All the ewes will be first time moms. This is always a bit of nail biter, but I've only had a couple ewes be a bit daft at first lambings. Most are programmed much better than a human to carry it all out-Nature's the teacher and instincts are well ingrained.
I had hemmed and hawed about if we should breed last fall, and wasn't sure what my hesitancy was all about, but right after breeding we decided to move to Maine. At first I was kicking myself for not listening to the hemming and hawing better-for the record, it was Martyn who finally made the final call to breed. The lambing would mean more lives to rehome, depending on the move date. But now, I'm really glad we will have one final lambing here. In fact, I think it is an important process for me and the universe knew that. It will be a very important lambing season, more so than the first.
When you put your property on the market, it is easy to get sucked up into limbo. There are many what ifs and now what and why are we doing this. One has toes in two sides of the stream. It can -and pretty much has-turned into a daily good bye of sorts. But in the past weeks, I have been really focused on something-I'm here, now. The lambing will make me very present, with my beloved flock, a flock I will most likely have to part with. Over time, I am becoming more comfortable with that-for lack of a better word. Moving a flock might be too stressful on them, for that long trip. I do believe there are many good shepherds out there that I will somehow be connect with. It will not happen all at once. But the first step is accepting and believing it is all okay.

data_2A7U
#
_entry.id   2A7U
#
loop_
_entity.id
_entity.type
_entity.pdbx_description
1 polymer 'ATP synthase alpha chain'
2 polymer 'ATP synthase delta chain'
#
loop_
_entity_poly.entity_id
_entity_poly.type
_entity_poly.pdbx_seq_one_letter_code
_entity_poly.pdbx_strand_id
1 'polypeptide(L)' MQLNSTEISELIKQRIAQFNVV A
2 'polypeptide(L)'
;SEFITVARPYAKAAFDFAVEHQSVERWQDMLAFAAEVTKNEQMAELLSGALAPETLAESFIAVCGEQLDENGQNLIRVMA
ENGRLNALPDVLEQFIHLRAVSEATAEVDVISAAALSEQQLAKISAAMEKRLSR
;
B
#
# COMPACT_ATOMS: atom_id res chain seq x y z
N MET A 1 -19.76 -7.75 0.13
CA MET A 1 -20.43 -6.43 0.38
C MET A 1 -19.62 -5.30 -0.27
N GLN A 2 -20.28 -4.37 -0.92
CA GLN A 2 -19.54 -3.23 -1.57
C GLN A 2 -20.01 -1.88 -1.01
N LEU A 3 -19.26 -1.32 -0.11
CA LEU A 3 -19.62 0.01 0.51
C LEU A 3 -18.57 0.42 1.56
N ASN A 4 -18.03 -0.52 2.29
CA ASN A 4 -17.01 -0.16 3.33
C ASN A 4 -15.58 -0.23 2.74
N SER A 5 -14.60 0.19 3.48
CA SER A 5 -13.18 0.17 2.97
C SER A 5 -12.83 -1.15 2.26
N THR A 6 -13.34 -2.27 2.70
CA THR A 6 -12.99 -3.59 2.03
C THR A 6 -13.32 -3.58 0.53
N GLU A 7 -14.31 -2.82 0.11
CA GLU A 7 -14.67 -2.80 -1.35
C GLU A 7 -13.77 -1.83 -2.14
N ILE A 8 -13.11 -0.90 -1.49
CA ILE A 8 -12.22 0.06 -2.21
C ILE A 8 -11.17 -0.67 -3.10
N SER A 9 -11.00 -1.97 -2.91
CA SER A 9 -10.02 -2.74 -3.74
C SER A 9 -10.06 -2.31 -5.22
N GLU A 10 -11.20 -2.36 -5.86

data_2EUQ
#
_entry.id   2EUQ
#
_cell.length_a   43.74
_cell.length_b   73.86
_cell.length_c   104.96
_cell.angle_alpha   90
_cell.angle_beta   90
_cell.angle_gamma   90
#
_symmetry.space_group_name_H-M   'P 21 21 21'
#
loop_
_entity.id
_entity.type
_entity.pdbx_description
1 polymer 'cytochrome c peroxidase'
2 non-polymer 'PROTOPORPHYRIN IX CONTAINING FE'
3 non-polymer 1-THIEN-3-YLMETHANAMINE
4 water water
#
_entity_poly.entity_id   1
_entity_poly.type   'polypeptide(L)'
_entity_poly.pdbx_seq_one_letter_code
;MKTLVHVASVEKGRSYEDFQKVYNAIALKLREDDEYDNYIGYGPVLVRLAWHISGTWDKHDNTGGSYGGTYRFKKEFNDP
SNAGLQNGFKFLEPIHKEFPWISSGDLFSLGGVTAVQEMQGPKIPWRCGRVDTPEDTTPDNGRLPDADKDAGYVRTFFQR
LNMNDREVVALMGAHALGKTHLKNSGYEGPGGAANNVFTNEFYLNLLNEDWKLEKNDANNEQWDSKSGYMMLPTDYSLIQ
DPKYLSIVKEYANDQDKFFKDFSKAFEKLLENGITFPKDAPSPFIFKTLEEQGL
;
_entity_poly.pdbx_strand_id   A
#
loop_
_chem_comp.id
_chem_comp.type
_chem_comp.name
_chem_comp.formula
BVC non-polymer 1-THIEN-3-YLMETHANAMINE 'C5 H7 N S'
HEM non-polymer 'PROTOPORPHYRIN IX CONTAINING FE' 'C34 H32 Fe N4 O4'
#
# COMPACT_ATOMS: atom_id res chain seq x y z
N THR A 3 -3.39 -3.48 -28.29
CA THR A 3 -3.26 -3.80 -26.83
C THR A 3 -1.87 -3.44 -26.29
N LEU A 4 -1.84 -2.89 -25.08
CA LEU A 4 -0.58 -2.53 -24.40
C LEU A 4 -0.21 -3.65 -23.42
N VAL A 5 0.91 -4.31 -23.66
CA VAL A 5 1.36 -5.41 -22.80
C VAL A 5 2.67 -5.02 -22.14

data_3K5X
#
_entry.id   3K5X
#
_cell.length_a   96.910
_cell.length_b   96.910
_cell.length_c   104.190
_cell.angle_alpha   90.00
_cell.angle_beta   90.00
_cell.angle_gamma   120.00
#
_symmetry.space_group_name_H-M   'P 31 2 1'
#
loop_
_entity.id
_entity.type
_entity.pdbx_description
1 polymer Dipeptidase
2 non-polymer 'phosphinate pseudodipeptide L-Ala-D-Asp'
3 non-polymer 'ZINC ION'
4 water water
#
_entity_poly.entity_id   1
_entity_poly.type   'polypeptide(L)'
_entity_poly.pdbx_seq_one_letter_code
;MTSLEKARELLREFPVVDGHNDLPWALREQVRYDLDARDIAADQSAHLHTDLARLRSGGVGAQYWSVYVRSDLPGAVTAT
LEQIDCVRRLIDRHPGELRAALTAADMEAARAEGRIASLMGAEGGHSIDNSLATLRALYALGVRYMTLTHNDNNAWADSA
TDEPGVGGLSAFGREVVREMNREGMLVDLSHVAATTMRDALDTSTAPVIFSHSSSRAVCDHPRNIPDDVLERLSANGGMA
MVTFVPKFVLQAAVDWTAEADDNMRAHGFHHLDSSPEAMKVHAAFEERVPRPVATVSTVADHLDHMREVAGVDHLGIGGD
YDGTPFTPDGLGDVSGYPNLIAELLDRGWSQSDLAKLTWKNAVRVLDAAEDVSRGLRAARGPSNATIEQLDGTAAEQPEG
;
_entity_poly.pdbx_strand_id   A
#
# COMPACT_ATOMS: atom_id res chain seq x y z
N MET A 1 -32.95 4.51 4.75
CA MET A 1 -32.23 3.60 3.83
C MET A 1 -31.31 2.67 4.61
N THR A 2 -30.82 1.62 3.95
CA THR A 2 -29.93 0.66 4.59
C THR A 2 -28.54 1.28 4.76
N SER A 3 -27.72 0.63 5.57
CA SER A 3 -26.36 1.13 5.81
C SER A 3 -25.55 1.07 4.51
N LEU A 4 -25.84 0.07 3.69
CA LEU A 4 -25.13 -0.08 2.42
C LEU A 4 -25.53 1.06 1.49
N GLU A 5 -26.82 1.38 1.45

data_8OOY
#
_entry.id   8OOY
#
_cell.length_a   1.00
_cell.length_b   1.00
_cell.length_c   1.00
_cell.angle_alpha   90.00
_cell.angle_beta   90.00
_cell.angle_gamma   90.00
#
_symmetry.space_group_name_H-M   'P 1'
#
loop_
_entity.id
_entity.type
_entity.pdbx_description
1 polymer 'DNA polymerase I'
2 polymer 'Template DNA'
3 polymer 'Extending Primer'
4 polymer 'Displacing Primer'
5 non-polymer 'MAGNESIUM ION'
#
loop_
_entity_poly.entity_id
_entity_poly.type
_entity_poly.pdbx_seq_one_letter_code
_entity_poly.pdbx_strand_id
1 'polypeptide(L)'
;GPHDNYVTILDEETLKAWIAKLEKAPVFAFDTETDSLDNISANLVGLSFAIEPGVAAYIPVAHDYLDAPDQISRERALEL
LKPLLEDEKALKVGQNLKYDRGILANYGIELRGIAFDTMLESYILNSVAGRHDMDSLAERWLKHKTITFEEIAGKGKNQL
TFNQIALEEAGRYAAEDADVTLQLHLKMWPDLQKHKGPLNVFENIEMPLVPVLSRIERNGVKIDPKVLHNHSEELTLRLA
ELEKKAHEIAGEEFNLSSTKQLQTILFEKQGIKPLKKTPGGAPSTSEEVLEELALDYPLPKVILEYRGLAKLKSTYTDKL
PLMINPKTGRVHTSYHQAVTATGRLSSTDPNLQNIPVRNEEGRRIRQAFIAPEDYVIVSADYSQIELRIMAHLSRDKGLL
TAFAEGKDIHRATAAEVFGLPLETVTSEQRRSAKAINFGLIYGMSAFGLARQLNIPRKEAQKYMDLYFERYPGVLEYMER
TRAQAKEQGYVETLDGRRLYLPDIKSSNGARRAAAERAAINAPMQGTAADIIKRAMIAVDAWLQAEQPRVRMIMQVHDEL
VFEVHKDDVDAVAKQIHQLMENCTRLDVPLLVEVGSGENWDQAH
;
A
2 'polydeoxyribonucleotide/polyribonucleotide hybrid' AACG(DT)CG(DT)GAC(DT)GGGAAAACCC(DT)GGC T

So, as we sit around at night and often dream and plan our new life-what kinds of things we want to grow and what kind of house we want-what we want to differently perhaps-we are also spending lots of time here-now. We have been working in our garden a lot this weekend. The first thing that came to me when I was weeding was, I have to make the garden presentable for house lookers. But then I realized as I worked, I am doing this for the garden, a thank you, a tidying up to make sure we leave her in the best condition we can before we leave her to evolve into what she will become. Just as I left our last beautiful garden, the next one became the living being of the moment, and that will happen again. The garden here, the land, they do not hold me down, they don't have a motive of any kind, they just are.
The weather is simply...perfect. I will soak it up. Many remind me -why they do this I don't know, as if cold weather will kill me, I'm a Minnesotan for God's sake, I lived on the East coast for many years- but some just can't keep their lips quipping you're going to miss these early springs. I have felt so graced to have lived in this climate, and to have been able to grow so many plants I couldn't in Minnesota.